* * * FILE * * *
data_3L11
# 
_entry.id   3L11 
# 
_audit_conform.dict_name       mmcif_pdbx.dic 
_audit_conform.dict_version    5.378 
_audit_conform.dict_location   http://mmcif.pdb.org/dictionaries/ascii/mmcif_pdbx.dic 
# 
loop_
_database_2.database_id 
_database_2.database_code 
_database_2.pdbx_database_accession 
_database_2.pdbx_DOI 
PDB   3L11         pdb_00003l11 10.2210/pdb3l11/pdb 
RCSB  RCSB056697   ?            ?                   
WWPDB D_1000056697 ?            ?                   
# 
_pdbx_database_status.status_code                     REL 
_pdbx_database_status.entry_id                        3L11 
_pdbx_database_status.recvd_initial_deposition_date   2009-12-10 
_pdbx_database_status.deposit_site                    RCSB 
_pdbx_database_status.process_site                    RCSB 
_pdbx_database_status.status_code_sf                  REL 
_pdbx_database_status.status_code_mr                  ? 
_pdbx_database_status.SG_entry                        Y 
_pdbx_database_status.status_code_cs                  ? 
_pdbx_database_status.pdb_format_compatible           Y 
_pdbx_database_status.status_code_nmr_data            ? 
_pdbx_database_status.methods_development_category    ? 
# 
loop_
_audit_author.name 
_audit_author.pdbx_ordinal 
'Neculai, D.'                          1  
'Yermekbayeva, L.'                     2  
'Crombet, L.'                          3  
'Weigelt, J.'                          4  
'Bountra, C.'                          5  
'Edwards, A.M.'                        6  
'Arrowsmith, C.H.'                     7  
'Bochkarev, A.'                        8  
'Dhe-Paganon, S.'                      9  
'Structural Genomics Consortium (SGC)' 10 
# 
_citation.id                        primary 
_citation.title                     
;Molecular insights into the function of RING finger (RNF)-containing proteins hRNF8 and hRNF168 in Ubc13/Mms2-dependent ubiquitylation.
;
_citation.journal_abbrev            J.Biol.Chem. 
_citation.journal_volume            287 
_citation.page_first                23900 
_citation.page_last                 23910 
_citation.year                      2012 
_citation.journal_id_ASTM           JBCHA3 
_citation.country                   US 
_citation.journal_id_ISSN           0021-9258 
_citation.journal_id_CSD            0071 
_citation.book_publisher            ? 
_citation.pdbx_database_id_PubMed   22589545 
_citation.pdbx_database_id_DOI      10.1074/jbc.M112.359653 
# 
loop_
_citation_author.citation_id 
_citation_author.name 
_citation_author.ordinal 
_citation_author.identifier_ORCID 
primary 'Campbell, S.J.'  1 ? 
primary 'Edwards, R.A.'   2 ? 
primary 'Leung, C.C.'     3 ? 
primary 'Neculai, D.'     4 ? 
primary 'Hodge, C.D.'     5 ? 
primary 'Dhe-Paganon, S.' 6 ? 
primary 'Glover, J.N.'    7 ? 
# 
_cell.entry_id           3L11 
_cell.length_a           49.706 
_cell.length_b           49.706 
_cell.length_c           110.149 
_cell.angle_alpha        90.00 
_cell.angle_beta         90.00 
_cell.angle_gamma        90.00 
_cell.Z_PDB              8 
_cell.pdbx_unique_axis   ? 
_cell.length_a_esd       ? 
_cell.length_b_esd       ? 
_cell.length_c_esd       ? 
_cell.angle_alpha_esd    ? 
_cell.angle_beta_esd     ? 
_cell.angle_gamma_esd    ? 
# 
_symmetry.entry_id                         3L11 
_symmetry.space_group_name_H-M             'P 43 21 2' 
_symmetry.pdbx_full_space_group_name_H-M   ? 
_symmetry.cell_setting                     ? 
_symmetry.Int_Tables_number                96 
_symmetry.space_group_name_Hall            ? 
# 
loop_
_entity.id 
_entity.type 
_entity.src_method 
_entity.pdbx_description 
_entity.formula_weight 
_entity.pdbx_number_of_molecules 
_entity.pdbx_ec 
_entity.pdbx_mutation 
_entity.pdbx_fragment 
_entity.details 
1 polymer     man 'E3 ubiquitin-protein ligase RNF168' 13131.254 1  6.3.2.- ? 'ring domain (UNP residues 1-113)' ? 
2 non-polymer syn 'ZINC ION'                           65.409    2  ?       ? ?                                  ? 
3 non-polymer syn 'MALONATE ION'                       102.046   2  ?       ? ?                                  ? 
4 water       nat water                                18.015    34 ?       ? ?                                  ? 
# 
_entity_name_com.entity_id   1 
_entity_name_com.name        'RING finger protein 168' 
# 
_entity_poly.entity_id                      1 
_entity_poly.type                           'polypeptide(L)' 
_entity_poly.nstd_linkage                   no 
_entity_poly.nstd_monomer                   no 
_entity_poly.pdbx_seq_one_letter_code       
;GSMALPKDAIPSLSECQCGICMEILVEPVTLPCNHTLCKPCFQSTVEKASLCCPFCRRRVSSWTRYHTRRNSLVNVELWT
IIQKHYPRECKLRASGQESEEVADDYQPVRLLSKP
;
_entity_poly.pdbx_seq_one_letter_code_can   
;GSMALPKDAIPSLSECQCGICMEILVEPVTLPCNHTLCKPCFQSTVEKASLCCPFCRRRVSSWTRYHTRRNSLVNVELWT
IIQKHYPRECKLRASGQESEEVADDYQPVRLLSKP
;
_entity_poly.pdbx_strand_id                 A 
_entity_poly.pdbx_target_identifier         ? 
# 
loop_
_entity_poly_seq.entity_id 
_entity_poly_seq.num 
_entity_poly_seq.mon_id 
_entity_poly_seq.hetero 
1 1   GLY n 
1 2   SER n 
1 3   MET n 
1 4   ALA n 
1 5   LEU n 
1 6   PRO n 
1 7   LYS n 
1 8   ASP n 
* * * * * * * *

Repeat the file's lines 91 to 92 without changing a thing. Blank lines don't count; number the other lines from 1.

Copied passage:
_symmetry.entry_id                         3L11 
_symmetry.space_group_name_H-M             'P 43 21 2' 